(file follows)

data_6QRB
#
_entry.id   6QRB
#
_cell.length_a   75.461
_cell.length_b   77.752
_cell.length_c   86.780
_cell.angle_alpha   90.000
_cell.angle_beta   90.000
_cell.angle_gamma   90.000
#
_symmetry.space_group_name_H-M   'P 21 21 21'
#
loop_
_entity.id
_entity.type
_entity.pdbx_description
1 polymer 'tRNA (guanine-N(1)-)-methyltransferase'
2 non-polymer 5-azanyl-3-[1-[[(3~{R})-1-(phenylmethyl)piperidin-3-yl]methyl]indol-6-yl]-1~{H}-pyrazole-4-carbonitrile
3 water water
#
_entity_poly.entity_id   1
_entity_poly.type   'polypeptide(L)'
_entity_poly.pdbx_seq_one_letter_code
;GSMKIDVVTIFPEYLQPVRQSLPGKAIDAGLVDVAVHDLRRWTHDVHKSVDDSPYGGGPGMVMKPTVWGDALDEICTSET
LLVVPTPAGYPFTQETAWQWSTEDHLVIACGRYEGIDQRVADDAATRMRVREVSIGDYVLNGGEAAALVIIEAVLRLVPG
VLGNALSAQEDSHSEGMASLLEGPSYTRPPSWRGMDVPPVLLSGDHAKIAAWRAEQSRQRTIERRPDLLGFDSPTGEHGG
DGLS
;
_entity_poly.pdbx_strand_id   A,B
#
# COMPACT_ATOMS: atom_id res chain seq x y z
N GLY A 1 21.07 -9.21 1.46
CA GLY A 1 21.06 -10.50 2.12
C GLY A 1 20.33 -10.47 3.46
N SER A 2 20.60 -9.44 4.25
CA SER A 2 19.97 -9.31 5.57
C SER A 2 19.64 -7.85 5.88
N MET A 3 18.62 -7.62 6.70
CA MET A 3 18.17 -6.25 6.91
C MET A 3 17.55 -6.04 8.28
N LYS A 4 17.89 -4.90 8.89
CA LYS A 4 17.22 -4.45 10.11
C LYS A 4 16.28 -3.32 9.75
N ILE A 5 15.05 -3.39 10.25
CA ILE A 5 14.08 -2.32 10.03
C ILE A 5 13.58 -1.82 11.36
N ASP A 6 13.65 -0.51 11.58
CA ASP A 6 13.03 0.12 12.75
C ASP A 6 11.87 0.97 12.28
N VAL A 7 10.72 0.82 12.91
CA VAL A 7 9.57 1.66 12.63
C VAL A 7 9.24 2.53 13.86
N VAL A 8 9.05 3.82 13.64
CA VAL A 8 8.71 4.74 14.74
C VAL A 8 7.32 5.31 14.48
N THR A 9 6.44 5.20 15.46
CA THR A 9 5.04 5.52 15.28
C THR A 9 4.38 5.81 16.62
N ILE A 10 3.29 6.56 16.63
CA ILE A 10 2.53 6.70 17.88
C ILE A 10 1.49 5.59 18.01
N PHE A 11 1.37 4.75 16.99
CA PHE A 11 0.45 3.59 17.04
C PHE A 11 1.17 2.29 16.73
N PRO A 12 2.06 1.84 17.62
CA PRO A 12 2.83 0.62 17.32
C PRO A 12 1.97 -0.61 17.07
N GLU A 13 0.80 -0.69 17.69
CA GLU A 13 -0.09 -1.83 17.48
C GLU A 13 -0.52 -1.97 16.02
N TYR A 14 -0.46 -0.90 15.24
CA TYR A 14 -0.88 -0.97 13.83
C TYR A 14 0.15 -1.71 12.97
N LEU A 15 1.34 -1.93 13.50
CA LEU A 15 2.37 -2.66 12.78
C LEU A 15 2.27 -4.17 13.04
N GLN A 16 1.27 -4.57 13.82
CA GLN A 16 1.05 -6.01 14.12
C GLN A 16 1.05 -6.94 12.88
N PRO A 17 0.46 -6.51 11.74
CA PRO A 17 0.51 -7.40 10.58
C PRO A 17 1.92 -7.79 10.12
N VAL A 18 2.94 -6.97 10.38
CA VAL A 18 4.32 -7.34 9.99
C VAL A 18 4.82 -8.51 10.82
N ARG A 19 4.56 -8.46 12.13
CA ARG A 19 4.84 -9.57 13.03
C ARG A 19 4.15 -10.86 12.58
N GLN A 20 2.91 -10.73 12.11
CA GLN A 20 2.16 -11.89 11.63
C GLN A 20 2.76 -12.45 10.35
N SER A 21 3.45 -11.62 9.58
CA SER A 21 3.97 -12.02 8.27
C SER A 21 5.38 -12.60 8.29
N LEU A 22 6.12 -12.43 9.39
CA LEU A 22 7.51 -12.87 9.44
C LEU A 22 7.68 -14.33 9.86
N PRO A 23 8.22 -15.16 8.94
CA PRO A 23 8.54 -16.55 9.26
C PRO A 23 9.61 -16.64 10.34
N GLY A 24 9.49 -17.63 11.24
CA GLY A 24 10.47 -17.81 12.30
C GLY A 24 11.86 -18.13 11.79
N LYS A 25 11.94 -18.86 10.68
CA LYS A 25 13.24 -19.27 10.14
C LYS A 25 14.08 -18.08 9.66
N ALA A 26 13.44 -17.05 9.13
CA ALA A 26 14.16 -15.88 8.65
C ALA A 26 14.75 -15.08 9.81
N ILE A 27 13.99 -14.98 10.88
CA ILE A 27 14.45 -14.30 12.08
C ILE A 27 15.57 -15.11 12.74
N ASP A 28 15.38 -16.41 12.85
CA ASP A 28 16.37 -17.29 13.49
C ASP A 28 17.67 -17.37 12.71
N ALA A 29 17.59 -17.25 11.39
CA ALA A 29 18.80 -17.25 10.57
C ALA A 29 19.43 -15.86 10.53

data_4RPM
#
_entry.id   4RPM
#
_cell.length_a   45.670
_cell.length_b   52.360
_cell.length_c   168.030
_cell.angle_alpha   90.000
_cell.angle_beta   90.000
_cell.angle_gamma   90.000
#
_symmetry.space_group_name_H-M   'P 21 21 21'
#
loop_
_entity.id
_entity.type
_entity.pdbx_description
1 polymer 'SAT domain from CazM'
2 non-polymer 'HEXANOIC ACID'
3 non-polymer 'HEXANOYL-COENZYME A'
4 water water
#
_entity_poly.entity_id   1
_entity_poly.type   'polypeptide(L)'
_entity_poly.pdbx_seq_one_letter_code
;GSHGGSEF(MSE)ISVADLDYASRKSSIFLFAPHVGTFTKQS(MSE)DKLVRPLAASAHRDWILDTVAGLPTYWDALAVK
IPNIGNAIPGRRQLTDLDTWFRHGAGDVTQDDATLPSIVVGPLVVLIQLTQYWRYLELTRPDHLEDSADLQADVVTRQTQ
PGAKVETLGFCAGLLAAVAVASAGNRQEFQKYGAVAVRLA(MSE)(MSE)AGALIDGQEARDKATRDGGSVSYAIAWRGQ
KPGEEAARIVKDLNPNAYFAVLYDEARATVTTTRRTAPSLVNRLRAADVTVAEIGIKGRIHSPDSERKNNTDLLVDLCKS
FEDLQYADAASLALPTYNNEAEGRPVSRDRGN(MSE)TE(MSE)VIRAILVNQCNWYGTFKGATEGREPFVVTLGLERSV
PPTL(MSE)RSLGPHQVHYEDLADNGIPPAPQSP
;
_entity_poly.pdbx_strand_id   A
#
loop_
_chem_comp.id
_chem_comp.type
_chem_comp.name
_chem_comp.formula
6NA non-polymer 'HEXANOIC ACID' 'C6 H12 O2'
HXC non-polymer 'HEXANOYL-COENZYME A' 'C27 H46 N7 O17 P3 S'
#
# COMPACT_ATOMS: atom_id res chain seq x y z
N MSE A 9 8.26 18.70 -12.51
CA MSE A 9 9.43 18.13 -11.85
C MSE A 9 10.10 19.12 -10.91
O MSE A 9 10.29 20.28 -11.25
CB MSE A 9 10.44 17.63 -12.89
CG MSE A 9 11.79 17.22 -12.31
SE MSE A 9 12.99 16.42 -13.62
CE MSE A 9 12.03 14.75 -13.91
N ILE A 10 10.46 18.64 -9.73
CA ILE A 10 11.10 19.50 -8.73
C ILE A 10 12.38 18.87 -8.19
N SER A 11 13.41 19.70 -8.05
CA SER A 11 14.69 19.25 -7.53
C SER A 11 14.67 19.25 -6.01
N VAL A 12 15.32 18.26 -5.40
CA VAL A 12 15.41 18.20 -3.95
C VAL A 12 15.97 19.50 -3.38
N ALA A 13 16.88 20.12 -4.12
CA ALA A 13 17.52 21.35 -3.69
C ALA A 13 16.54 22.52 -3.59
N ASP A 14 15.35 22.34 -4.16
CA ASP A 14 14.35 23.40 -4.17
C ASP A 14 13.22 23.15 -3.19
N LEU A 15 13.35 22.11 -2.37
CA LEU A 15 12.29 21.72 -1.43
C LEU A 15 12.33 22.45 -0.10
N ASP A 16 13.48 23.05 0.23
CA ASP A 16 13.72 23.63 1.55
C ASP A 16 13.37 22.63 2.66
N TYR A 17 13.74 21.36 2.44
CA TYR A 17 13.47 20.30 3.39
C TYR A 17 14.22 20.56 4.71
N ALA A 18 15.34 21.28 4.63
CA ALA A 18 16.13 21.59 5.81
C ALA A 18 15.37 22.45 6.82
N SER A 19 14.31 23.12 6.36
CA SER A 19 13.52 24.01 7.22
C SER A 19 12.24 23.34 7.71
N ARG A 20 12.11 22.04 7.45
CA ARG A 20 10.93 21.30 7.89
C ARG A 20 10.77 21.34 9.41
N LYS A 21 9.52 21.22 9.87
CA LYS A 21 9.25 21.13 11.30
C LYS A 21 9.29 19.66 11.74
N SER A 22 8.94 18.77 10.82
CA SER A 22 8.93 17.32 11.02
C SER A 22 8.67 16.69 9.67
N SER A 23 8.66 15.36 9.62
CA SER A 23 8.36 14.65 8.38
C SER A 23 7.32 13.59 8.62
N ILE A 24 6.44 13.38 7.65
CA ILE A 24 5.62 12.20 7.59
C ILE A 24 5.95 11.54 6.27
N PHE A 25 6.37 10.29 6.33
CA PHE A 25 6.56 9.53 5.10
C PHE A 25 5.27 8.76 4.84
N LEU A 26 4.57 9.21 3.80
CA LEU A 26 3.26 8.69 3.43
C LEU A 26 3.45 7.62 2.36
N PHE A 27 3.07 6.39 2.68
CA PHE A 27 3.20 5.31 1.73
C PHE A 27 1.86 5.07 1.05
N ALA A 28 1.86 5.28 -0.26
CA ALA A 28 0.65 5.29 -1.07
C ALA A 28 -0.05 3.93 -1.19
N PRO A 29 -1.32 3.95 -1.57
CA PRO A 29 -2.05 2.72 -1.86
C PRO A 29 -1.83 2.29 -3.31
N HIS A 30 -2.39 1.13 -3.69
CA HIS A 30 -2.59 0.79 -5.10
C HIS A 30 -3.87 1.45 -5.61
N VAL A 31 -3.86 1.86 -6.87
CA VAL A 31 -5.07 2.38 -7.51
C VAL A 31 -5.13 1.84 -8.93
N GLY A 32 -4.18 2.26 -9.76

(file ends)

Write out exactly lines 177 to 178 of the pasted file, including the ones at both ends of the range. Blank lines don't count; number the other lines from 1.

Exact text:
N VAL A 12 15.32 18.26 -5.40
CA VAL A 12 15.41 18.20 -3.95